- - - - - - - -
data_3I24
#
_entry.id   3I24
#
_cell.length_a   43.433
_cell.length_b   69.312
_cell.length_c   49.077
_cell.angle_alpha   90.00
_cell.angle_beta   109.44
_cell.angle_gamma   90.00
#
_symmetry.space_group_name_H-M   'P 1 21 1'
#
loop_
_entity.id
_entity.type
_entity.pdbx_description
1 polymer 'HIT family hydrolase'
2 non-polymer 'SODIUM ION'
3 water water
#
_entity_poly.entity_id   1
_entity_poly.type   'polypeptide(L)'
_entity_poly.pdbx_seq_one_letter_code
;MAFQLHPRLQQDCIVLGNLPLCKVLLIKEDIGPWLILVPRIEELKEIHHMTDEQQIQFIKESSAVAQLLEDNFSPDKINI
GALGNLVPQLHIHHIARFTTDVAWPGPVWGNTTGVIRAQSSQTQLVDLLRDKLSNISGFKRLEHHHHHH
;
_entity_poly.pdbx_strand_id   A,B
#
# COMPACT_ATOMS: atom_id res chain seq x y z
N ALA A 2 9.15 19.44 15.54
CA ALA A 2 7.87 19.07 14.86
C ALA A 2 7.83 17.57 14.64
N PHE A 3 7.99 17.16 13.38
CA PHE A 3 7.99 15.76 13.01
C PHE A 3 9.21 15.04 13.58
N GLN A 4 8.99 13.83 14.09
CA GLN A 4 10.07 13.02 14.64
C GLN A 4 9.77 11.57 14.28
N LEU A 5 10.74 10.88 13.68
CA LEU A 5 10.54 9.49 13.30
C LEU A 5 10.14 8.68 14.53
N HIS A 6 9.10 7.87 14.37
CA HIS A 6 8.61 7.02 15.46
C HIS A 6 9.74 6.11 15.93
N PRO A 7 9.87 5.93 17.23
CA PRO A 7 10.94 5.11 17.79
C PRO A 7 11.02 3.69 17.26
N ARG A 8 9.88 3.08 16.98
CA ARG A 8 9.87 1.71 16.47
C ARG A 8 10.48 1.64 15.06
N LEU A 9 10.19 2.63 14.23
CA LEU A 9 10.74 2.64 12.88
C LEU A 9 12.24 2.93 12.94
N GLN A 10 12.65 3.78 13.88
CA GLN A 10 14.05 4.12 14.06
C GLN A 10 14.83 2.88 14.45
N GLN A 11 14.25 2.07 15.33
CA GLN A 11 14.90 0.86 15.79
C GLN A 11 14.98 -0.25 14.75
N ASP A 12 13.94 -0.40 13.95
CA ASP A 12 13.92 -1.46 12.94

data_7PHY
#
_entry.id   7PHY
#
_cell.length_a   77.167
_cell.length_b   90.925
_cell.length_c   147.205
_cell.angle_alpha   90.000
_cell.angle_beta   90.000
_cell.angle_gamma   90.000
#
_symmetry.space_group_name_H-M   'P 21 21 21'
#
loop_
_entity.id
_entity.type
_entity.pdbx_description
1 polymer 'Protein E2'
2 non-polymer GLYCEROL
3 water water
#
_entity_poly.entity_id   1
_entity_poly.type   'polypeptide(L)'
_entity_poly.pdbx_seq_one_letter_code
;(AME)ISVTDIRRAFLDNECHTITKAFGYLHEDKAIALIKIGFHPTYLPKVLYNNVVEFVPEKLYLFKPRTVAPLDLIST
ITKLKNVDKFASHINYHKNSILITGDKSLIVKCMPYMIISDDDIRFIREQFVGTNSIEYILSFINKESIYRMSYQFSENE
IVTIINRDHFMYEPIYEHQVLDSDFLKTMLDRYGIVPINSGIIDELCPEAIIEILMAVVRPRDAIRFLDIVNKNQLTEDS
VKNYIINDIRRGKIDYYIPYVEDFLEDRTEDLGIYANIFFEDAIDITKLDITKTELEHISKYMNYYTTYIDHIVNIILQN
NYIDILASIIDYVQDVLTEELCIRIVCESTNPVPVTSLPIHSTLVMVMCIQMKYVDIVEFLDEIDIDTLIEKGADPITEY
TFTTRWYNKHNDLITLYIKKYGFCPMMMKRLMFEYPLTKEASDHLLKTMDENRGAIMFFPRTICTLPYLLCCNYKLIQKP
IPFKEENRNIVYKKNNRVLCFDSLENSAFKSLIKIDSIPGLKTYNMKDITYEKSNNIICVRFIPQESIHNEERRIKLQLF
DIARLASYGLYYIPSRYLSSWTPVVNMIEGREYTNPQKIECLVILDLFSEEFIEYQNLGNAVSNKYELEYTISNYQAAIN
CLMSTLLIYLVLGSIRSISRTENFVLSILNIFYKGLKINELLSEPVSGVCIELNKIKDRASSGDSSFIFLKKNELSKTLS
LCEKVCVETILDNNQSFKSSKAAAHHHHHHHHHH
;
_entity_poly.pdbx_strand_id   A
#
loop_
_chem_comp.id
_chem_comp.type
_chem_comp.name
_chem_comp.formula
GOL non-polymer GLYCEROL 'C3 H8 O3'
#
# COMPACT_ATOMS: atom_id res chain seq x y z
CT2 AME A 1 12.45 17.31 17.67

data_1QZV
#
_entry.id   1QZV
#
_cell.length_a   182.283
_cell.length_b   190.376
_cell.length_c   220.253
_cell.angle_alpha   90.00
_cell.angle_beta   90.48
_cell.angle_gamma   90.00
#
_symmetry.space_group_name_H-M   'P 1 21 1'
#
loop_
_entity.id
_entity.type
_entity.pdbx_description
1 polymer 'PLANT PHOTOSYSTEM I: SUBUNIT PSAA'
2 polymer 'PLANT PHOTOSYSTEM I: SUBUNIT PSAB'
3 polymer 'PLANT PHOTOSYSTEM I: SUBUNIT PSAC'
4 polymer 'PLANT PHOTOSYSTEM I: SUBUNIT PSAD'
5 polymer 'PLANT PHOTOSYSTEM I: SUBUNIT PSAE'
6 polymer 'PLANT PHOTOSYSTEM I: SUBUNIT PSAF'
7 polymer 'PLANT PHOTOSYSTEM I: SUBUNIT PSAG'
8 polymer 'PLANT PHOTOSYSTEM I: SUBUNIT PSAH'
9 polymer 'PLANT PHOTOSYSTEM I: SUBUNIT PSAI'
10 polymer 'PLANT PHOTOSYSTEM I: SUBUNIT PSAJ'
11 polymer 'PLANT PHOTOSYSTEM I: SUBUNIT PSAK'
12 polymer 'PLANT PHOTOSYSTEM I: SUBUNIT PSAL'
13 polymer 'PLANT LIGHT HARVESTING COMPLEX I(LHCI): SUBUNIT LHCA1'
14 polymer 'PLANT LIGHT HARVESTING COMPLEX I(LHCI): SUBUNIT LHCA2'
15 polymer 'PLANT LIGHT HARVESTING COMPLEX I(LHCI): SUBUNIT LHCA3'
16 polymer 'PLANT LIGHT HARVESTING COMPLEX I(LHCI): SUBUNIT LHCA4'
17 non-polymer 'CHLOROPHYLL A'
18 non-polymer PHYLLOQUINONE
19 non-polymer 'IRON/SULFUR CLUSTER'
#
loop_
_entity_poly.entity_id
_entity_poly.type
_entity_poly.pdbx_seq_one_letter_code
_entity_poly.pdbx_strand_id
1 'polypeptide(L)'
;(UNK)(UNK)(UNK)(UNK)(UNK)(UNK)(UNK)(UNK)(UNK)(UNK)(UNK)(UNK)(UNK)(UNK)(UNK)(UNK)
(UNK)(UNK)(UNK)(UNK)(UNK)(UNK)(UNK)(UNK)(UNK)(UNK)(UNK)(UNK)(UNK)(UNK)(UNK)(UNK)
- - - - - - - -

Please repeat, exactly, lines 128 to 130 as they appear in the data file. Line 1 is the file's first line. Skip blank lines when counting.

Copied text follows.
3 polymer 'PLANT PHOTOSYSTEM I: SUBUNIT PSAC'
4 polymer 'PLANT PHOTOSYSTEM I: SUBUNIT PSAD'
5 polymer 'PLANT PHOTOSYSTEM I: SUBUNIT PSAE'